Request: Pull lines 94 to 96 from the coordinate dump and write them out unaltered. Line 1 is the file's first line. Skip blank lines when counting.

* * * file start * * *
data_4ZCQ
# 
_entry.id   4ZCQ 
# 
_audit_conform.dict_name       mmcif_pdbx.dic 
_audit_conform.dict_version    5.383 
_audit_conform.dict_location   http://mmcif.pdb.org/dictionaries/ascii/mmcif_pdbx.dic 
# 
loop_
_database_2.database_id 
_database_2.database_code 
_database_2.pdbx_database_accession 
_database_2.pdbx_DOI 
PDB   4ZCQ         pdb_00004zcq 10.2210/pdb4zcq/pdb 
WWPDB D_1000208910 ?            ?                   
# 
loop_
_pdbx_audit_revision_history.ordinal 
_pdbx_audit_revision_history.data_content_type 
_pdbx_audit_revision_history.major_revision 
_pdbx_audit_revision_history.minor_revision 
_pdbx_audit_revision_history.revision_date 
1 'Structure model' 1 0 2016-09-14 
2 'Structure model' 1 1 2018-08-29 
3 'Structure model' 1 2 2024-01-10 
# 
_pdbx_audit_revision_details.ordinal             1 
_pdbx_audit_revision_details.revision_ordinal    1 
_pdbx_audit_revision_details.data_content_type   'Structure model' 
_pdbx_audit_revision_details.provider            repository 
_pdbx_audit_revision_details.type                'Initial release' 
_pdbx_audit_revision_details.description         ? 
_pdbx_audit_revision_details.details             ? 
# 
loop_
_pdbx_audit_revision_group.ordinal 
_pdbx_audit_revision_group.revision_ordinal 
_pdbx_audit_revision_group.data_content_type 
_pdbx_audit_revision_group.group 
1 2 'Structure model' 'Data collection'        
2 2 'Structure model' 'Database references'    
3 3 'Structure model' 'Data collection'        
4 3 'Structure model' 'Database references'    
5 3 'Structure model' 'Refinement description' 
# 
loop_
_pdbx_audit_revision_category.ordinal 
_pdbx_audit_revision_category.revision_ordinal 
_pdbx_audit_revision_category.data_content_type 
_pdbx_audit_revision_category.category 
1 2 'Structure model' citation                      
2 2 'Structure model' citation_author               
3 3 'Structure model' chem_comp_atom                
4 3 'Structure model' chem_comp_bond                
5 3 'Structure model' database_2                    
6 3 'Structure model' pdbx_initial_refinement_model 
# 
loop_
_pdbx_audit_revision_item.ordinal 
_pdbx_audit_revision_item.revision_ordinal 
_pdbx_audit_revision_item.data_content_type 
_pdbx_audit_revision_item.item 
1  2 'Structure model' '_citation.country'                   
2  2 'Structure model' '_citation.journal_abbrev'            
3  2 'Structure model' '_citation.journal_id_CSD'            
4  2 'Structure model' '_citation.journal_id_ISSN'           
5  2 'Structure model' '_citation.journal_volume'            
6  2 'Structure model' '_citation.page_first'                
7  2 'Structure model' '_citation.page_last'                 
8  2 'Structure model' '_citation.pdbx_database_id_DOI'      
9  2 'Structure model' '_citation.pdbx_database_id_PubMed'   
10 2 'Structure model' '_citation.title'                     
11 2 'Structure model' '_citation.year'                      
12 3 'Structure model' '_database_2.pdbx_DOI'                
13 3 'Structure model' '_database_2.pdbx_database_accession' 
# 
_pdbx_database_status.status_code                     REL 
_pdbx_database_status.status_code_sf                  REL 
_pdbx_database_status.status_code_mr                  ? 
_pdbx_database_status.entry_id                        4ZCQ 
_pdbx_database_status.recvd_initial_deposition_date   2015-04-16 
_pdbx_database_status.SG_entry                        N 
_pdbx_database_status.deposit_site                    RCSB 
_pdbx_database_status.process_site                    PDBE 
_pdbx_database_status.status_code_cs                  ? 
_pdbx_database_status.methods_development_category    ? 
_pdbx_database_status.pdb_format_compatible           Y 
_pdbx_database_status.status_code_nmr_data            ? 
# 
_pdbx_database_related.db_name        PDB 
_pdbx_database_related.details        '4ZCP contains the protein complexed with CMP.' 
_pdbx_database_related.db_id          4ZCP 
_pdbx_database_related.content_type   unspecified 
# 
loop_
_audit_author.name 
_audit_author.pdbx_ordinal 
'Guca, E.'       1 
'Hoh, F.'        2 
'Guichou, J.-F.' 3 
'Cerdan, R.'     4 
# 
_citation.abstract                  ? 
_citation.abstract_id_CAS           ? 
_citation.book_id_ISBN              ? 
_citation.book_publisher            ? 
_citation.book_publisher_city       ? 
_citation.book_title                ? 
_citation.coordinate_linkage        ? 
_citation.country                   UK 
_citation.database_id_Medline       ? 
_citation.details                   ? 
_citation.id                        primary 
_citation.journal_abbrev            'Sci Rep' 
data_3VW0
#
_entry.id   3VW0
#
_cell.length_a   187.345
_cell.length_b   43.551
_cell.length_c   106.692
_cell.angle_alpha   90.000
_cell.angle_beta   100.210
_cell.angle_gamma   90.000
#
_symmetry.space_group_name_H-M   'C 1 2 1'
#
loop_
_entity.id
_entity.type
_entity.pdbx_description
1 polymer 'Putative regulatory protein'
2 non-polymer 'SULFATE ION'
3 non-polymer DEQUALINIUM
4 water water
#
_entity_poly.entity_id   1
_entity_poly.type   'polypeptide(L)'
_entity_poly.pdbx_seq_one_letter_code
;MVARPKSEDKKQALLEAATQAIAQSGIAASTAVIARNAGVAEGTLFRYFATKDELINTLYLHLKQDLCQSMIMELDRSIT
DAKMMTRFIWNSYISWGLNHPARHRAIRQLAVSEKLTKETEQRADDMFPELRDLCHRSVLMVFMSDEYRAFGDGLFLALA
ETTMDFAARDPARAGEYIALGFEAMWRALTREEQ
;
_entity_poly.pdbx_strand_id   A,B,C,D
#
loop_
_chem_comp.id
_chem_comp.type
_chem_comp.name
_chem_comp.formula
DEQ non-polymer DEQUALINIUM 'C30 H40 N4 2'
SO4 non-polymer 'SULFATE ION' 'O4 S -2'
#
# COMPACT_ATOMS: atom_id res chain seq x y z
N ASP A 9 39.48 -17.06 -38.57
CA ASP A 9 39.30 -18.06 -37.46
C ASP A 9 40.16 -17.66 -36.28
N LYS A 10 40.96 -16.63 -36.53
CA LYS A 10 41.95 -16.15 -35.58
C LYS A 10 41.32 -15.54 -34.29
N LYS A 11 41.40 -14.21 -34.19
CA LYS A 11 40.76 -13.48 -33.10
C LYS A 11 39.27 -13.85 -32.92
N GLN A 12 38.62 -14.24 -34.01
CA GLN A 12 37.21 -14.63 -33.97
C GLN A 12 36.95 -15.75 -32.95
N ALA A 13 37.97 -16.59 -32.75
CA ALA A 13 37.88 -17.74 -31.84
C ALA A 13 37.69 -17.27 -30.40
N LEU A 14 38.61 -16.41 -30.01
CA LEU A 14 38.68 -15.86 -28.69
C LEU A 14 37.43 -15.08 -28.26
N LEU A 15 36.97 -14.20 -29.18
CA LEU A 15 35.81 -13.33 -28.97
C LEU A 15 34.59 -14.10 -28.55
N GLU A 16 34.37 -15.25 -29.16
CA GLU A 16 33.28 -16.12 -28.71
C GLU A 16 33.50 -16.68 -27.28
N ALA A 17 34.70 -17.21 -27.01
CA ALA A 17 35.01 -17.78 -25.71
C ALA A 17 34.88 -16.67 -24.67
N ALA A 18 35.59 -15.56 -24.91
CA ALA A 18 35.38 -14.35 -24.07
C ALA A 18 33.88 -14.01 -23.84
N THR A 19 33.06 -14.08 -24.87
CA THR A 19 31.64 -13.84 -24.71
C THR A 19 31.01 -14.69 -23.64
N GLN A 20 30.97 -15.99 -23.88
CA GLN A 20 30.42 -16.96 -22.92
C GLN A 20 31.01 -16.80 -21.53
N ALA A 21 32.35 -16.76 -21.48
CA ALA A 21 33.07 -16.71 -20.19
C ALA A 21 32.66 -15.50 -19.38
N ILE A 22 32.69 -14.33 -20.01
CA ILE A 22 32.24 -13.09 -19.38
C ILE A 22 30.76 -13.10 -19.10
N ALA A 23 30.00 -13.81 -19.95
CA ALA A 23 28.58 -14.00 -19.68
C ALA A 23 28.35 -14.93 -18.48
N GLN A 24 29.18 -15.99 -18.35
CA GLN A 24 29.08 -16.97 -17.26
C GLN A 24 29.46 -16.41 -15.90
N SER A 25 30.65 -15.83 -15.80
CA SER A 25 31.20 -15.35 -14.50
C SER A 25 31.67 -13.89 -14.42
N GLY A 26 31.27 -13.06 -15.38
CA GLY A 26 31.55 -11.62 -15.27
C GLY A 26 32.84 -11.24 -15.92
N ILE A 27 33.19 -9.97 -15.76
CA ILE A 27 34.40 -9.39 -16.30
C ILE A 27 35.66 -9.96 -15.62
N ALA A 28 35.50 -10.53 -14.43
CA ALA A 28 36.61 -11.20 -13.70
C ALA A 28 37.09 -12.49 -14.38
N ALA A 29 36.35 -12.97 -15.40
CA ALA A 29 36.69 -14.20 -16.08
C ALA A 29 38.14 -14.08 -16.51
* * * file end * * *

# 
loop_
_audit_author.name 